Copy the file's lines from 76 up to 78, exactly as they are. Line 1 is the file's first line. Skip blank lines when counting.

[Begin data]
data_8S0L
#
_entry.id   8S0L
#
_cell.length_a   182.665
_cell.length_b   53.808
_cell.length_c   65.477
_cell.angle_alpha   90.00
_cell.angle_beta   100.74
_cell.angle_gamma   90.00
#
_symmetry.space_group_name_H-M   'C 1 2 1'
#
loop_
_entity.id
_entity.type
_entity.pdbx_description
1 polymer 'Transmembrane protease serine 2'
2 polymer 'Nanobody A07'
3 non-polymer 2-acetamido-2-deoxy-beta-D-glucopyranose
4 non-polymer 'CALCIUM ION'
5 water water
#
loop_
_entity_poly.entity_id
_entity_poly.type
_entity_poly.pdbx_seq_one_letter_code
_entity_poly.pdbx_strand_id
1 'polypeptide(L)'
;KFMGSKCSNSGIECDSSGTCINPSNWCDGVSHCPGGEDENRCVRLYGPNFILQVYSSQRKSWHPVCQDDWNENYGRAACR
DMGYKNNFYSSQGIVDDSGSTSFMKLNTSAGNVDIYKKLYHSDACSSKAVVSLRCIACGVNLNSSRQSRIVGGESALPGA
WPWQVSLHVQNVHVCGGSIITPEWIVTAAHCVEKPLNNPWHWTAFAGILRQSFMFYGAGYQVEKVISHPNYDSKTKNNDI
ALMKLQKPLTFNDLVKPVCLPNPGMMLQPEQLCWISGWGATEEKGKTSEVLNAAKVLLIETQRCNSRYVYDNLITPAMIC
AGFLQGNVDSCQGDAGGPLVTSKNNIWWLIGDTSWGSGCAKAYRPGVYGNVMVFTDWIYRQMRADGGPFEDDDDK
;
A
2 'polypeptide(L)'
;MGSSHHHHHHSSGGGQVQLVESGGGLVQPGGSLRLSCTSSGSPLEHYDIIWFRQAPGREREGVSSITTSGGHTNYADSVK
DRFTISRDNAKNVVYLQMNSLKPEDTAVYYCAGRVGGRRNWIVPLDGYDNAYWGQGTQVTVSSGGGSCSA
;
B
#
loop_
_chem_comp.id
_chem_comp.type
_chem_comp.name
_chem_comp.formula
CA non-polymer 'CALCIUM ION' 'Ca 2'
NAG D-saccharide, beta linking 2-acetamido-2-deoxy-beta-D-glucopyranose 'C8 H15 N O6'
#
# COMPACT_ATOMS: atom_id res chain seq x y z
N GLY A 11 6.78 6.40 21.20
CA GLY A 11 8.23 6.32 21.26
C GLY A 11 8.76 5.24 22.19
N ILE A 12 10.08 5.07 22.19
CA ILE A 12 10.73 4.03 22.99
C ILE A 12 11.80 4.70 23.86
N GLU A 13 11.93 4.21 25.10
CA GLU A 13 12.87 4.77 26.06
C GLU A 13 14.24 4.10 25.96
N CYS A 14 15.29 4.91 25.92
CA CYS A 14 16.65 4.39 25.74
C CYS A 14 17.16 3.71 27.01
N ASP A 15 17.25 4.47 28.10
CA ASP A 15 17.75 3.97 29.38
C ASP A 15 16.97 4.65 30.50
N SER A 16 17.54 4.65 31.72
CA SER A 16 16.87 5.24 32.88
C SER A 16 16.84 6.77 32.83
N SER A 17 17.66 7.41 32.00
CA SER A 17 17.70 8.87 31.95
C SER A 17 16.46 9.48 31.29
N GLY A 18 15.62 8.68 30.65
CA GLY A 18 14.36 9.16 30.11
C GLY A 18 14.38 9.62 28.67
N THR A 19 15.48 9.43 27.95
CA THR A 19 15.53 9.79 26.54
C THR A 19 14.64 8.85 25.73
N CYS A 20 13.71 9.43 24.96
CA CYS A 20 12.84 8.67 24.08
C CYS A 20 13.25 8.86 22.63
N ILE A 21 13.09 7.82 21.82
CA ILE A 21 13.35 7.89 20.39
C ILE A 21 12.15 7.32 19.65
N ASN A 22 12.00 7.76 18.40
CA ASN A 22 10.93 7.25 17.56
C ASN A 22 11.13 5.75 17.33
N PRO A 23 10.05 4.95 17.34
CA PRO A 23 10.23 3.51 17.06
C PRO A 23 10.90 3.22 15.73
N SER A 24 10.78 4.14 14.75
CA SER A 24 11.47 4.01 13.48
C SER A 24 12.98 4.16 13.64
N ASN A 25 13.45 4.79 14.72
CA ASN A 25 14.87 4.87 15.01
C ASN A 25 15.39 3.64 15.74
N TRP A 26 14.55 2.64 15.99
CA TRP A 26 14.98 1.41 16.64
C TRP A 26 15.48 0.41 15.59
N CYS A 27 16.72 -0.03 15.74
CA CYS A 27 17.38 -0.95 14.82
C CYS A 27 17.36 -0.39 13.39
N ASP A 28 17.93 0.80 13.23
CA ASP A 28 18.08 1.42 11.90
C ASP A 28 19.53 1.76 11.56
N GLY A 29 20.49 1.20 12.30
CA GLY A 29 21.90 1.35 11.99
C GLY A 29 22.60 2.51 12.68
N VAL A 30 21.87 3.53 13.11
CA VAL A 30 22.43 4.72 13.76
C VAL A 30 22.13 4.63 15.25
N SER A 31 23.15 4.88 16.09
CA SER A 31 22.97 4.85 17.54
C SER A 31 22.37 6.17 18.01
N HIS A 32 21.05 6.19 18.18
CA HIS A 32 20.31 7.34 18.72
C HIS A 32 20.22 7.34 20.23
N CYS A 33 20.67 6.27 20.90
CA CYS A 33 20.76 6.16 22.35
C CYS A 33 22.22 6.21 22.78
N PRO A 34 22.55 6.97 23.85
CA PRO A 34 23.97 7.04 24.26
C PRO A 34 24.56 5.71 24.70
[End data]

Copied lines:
N THR A 19 15.48 9.43 27.95
CA THR A 19 15.53 9.79 26.54
C THR A 19 14.64 8.85 25.73